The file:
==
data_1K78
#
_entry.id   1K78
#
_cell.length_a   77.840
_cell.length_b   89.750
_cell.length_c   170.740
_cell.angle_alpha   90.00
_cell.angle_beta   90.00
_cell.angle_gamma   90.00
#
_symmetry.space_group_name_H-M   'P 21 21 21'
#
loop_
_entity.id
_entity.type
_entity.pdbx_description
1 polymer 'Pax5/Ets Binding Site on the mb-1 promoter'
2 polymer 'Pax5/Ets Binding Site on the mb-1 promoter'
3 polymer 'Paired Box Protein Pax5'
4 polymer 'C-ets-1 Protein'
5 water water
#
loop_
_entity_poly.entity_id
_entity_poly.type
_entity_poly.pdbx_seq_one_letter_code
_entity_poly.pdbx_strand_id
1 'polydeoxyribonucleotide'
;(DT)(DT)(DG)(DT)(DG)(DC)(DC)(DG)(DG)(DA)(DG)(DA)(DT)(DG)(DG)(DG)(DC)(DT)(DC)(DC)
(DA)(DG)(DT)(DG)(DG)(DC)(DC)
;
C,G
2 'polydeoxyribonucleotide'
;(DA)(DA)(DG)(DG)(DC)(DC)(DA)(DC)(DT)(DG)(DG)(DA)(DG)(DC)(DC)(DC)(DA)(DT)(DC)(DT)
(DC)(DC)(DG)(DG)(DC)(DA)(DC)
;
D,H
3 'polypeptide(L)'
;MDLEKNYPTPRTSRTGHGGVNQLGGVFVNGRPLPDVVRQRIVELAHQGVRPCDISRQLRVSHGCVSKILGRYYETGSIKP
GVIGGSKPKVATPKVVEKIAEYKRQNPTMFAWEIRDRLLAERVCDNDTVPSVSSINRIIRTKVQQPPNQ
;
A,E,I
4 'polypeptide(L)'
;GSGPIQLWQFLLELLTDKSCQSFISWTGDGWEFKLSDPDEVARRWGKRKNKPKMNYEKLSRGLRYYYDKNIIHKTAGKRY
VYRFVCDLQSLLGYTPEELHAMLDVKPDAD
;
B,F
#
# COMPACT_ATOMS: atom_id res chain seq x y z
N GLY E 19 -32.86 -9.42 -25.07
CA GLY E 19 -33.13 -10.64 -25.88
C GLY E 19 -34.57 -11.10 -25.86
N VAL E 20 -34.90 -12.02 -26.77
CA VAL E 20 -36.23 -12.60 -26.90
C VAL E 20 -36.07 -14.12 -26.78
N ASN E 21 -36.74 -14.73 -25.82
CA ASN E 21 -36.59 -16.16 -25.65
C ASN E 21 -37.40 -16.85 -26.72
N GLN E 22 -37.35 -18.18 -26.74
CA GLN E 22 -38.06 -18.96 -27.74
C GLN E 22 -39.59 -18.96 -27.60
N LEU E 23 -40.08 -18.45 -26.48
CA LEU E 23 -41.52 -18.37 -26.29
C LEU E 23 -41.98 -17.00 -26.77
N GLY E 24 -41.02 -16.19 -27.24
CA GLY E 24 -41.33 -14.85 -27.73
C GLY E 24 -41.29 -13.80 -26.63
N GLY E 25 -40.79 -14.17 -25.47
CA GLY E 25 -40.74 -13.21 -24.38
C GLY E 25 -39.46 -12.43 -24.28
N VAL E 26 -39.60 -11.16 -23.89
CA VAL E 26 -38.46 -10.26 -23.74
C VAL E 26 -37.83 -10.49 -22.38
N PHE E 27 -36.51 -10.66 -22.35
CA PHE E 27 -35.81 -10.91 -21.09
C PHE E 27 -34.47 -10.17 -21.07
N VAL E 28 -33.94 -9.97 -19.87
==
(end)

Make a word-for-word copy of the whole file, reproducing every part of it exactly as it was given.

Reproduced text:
data_1K78
#
_entry.id   1K78
#
_cell.length_a   77.840
_cell.length_b   89.750
_cell.length_c   170.740
_cell.angle_alpha   90.00
_cell.angle_beta   90.00
_cell.angle_gamma   90.00
#
_symmetry.space_group_name_H-M   'P 21 21 21'
#
loop_
_entity.id
_entity.type
_entity.pdbx_description
1 polymer 'Pax5/Ets Binding Site on the mb-1 promoter'
2 polymer 'Pax5/Ets Binding Site on the mb-1 promoter'
3 polymer 'Paired Box Protein Pax5'
4 polymer 'C-ets-1 Protein'
5 water water
#
loop_
_entity_poly.entity_id
_entity_poly.type
_entity_poly.pdbx_seq_one_letter_code
_entity_poly.pdbx_strand_id
1 'polydeoxyribonucleotide'
;(DT)(DT)(DG)(DT)(DG)(DC)(DC)(DG)(DG)(DA)(DG)(DA)(DT)(DG)(DG)(DG)(DC)(DT)(DC)(DC)
(DA)(DG)(DT)(DG)(DG)(DC)(DC)
;
C,G
2 'polydeoxyribonucleotide'
;(DA)(DA)(DG)(DG)(DC)(DC)(DA)(DC)(DT)(DG)(DG)(DA)(DG)(DC)(DC)(DC)(DA)(DT)(DC)(DT)
(DC)(DC)(DG)(DG)(DC)(DA)(DC)
;
D,H
3 'polypeptide(L)'
;MDLEKNYPTPRTSRTGHGGVNQLGGVFVNGRPLPDVVRQRIVELAHQGVRPCDISRQLRVSHGCVSKILGRYYETGSIKP
GVIGGSKPKVATPKVVEKIAEYKRQNPTMFAWEIRDRLLAERVCDNDTVPSVSSINRIIRTKVQQPPNQ
;
A,E,I
4 'polypeptide(L)'
;GSGPIQLWQFLLELLTDKSCQSFISWTGDGWEFKLSDPDEVARRWGKRKNKPKMNYEKLSRGLRYYYDKNIIHKTAGKRY
VYRFVCDLQSLLGYTPEELHAMLDVKPDAD
;
B,F
#
# COMPACT_ATOMS: atom_id res chain seq x y z
N GLY E 19 -32.86 -9.42 -25.07
CA GLY E 19 -33.13 -10.64 -25.88
C GLY E 19 -34.57 -11.10 -25.86
N VAL E 20 -34.90 -12.02 -26.77
CA VAL E 20 -36.23 -12.60 -26.90
C VAL E 20 -36.07 -14.12 -26.78
N ASN E 21 -36.74 -14.73 -25.82
CA ASN E 21 -36.59 -16.16 -25.65
C ASN E 21 -37.40 -16.85 -26.72
N GLN E 22 -37.35 -18.18 -26.74
CA GLN E 22 -38.06 -18.96 -27.74
C GLN E 22 -39.59 -18.96 -27.60
N LEU E 23 -40.08 -18.45 -26.48
CA LEU E 23 -41.52 -18.37 -26.29
C LEU E 23 -41.98 -17.00 -26.77
N GLY E 24 -41.02 -16.19 -27.24
CA GLY E 24 -41.33 -14.85 -27.73
C GLY E 24 -41.29 -13.80 -26.63
N GLY E 25 -40.79 -14.17 -25.47
CA GLY E 25 -40.74 -13.21 -24.38
C GLY E 25 -39.46 -12.43 -24.28
N VAL E 26 -39.60 -11.16 -23.89
CA VAL E 26 -38.46 -10.26 -23.74
C VAL E 26 -37.83 -10.49 -22.38
N PHE E 27 -36.51 -10.66 -22.35
CA PHE E 27 -35.81 -10.91 -21.09
C PHE E 27 -34.47 -10.17 -21.07
N VAL E 28 -33.94 -9.97 -19.87